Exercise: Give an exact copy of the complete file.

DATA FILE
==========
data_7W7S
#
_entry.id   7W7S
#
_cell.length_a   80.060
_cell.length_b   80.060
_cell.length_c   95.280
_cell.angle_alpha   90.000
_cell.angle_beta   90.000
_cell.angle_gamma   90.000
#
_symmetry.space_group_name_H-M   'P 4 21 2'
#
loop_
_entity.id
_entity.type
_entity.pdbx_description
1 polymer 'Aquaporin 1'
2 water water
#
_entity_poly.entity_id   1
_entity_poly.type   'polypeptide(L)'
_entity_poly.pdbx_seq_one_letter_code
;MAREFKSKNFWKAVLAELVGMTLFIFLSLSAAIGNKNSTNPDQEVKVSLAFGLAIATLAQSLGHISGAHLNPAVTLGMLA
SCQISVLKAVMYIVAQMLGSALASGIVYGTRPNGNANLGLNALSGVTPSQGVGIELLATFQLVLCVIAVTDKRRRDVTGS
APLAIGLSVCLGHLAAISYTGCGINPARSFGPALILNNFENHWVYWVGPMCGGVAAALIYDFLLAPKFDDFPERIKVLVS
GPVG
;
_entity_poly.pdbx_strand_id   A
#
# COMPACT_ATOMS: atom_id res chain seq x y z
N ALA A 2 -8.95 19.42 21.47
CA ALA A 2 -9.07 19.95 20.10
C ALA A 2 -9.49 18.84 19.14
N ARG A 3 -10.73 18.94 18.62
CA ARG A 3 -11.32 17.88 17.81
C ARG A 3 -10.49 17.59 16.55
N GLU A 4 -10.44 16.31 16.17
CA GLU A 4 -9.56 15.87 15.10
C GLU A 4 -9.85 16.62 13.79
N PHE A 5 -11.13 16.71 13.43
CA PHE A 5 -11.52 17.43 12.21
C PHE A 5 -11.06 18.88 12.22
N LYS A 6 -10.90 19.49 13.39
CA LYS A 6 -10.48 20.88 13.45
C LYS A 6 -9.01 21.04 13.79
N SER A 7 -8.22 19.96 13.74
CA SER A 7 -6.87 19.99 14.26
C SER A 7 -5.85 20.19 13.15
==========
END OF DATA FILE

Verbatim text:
data_7W7S
#
_entry.id   7W7S
#
_cell.length_a   80.060
_cell.length_b   80.060
_cell.length_c   95.280
_cell.angle_alpha   90.000
_cell.angle_beta   90.000
_cell.angle_gamma   90.000
#
_symmetry.space_group_name_H-M   'P 4 21 2'
#
loop_
_entity.id
_entity.type
_entity.pdbx_description
1 polymer 'Aquaporin 1'
2 water water
#
_entity_poly.entity_id   1
_entity_poly.type   'polypeptide(L)'
_entity_poly.pdbx_seq_one_letter_code
;MAREFKSKNFWKAVLAELVGMTLFIFLSLSAAIGNKNSTNPDQEVKVSLAFGLAIATLAQSLGHISGAHLNPAVTLGMLA
SCQISVLKAVMYIVAQMLGSALASGIVYGTRPNGNANLGLNALSGVTPSQGVGIELLATFQLVLCVIAVTDKRRRDVTGS
APLAIGLSVCLGHLAAISYTGCGINPARSFGPALILNNFENHWVYWVGPMCGGVAAALIYDFLLAPKFDDFPERIKVLVS
GPVG
;
_entity_poly.pdbx_strand_id   A
#
# COMPACT_ATOMS: atom_id res chain seq x y z
N ALA A 2 -8.95 19.42 21.47
CA ALA A 2 -9.07 19.95 20.10
C ALA A 2 -9.49 18.84 19.14
N ARG A 3 -10.73 18.94 18.62
CA ARG A 3 -11.32 17.88 17.81
C ARG A 3 -10.49 17.59 16.55
N GLU A 4 -10.44 16.31 16.17
CA GLU A 4 -9.56 15.87 15.10
C GLU A 4 -9.85 16.62 13.79
N PHE A 5 -11.13 16.71 13.43
CA PHE A 5 -11.52 17.43 12.21
C PHE A 5 -11.06 18.88 12.22
N LYS A 6 -10.90 19.49 13.39
CA LYS A 6 -10.48 20.88 13.45
C LYS A 6 -9.01 21.04 13.79
N SER A 7 -8.22 19.96 13.74
CA SER A 7 -6.87 19.99 14.26
C SER A 7 -5.85 20.19 13.15